The remains of Joseph Schexnider, missing for 27 years, were finally discovered lodged in a brick chimney at the Abbeville National Bank in Louisiana.
The bones were found in May when the bank was renovating the second floor, which had long been used for storage, to make more office space.
The identity of the body was confirmed this week through DNA.
"This was absolutely the first chimney recovery we had ever had," said Mary Manhein, head of FACES, the lab at Louisiana State University that identified Schexnider's bones.
There weren't any dental records available so the lab relied on DNA evidence after police obtained a reference sample from Schexnider's family, who live in the area.
"I would submit he died within a few days maximum of when he went into that chimney," said Manhein.
But as to how he died, or why he was in the chimney to begin with, Manhein says, "Nobody will ever know."
Police discovered a pair of gloves among the remains, but can only speculate as to the significance.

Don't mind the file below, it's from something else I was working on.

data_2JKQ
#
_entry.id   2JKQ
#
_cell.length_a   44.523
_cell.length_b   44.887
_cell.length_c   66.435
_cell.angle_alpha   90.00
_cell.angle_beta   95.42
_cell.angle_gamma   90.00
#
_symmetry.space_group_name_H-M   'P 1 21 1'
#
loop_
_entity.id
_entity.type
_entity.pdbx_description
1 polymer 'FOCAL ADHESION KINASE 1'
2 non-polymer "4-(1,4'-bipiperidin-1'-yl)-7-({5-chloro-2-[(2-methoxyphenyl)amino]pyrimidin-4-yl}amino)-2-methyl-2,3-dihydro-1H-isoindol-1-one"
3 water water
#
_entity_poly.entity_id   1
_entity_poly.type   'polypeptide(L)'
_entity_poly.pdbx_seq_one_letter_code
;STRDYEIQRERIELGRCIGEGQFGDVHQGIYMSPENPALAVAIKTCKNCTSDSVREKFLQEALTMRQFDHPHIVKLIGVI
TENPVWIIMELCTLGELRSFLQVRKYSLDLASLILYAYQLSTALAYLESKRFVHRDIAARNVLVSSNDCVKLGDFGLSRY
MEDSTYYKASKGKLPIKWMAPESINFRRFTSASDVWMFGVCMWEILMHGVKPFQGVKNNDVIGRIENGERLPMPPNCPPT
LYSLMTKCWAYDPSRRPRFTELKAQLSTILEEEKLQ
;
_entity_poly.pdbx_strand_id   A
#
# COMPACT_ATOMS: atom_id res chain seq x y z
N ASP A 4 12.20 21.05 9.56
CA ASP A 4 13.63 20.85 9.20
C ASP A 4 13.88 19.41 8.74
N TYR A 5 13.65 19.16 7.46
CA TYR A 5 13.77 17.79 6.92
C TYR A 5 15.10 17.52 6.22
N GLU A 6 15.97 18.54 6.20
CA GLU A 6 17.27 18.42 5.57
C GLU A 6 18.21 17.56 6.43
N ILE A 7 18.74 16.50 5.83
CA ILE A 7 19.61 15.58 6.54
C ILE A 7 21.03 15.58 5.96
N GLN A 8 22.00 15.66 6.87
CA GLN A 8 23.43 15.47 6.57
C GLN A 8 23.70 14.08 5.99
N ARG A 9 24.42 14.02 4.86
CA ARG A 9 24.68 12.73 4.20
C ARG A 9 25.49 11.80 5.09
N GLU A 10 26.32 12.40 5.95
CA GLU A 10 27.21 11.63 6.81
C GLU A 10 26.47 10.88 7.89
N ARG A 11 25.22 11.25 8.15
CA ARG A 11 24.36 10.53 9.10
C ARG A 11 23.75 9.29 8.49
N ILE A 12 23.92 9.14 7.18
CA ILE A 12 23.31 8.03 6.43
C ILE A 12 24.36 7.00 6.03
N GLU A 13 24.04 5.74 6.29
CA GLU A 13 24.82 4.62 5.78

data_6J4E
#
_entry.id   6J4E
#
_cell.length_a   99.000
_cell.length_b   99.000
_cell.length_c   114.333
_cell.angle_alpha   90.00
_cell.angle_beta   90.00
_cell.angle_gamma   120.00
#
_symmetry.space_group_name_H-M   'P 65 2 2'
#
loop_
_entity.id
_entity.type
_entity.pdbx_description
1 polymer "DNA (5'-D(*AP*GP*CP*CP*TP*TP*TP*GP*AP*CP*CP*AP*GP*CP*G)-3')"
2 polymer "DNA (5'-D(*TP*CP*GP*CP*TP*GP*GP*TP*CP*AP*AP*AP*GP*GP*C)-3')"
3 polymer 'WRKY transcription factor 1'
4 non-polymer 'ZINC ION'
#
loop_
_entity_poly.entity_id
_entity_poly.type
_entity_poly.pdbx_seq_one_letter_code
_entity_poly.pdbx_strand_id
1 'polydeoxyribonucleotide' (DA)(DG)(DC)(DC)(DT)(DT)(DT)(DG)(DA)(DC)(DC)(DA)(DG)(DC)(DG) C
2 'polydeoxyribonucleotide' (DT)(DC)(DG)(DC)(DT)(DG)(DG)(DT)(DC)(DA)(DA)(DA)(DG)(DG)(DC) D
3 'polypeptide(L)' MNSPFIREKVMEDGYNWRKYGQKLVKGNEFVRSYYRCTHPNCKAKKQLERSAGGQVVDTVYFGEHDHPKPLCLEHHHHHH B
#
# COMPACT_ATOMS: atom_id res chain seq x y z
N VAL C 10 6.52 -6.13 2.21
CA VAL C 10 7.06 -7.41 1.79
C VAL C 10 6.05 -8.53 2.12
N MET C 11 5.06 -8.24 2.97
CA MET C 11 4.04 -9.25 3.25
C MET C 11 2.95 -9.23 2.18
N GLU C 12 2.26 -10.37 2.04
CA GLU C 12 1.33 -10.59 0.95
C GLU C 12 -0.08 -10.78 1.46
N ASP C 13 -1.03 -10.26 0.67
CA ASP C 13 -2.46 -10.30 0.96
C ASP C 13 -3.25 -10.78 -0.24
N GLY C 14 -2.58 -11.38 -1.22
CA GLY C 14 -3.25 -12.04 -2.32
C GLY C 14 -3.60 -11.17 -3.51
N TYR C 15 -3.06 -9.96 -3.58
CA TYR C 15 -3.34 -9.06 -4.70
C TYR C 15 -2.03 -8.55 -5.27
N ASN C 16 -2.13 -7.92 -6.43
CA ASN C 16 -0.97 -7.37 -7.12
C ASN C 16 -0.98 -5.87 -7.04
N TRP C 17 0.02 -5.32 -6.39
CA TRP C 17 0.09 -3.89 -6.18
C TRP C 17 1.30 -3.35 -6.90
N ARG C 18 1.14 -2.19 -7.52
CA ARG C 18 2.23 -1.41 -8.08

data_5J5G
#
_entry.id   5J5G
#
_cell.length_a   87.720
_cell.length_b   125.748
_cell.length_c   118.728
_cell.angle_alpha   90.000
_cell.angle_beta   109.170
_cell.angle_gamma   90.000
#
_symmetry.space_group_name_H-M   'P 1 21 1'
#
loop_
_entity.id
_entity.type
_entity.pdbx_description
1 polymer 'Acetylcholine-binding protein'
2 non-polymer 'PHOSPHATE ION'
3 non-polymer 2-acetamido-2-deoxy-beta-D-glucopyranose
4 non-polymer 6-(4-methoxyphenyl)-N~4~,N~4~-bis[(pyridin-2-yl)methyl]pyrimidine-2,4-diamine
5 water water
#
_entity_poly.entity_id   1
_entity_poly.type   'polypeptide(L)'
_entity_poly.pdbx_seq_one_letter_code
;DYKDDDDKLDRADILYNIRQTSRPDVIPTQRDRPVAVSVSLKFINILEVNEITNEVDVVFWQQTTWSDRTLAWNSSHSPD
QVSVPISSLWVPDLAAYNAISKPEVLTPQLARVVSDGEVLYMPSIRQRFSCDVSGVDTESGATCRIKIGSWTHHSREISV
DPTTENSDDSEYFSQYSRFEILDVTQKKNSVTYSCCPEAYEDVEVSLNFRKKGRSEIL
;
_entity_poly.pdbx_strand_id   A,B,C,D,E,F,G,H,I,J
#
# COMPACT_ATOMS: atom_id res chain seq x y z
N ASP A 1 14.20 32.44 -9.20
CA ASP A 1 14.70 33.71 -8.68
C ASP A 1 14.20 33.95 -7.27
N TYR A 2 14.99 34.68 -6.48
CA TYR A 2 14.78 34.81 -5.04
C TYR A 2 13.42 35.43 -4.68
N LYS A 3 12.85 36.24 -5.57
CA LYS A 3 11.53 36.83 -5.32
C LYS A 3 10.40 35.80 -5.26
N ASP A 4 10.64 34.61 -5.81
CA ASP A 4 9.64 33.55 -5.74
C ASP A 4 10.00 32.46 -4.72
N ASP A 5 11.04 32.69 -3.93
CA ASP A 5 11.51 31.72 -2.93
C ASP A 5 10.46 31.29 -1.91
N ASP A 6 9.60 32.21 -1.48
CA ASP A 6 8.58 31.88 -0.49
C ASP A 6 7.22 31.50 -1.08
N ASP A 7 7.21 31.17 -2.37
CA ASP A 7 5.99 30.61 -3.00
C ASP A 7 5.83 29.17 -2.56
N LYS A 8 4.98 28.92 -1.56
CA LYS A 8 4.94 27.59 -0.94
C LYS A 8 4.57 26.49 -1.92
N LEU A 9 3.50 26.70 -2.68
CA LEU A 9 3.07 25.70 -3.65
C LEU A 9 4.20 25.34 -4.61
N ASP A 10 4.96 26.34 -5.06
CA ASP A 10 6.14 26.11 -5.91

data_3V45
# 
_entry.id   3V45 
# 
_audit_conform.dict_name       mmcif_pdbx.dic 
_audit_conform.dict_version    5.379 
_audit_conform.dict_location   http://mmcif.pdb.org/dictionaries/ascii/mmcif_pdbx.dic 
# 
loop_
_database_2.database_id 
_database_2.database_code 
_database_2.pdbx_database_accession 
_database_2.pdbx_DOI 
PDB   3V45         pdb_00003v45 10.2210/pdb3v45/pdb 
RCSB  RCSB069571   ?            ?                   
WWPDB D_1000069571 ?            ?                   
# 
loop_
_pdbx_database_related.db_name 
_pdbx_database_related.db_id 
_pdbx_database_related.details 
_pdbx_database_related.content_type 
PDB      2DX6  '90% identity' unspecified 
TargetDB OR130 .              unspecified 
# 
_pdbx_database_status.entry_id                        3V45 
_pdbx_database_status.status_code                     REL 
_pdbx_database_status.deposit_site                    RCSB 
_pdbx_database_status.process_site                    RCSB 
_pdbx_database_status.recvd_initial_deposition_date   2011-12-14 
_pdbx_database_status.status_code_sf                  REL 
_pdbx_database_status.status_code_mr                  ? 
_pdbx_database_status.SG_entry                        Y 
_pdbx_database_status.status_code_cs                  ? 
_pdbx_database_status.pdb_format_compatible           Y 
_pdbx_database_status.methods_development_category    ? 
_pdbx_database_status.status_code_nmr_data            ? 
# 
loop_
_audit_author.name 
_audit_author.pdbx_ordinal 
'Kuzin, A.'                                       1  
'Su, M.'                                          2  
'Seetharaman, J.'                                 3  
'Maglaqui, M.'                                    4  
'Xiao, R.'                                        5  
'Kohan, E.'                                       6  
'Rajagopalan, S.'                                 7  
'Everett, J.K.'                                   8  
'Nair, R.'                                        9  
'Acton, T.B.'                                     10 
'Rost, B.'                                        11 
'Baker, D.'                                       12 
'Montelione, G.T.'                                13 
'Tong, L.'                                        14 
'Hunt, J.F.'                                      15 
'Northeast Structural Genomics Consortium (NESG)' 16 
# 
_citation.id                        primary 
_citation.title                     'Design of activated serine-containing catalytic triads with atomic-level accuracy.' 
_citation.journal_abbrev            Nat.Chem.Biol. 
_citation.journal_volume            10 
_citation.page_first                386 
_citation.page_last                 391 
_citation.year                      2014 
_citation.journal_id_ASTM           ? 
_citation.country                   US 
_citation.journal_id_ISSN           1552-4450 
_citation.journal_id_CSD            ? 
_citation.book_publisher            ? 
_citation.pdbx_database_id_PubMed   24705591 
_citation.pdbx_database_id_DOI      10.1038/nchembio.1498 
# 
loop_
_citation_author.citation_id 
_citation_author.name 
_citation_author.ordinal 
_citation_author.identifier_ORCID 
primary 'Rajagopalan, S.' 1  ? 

Joseph Schexnider Found in Chimney After 27 Years
They don't suspect foul play, Manhein said. The bones showed no signs of trauma.
The chimney at Abbeville National Bank opens on the second floor, a space the bank had been using for storage.
In May the bank was in the process of renovating that floor to create additional offices. A contractor installing plywood first found the bones in the chimney while removing a metal shield covering the face of the fireplace. It was then that he discovered small bones and clothing at the base of the fireplace. The majority of the body appeared to have gotten stuck just above the fireplace in the narrow flue.
The bank called the district attorney's office, and they notified police.
"We went out there and we were in awe actually. It's not your typical case," said Abbeville police spokesman David Hardy.
A spokesman from the bank declined comment.
Schexnider, who was 26 when he disappeared, had served in the National Guard and also worked in the circus for several months until the circus left the country.
"Periodically he had been known to leave town," said Hardy.
When he disappeared in January 1984 the family reportedly thought he might be running from the law because he had failed to appear in court for possession of a stolen vehicle.
His mother didn't file a missing persons report, Hardy said, assuming her son was on one of his "rendezvous."
When Schexnider's mother was first notified earlier this week, Hardy said, she "took it really rough."
"Now that his mother knows her son is deceased I guess it gives her some kind of closure," Hardy said.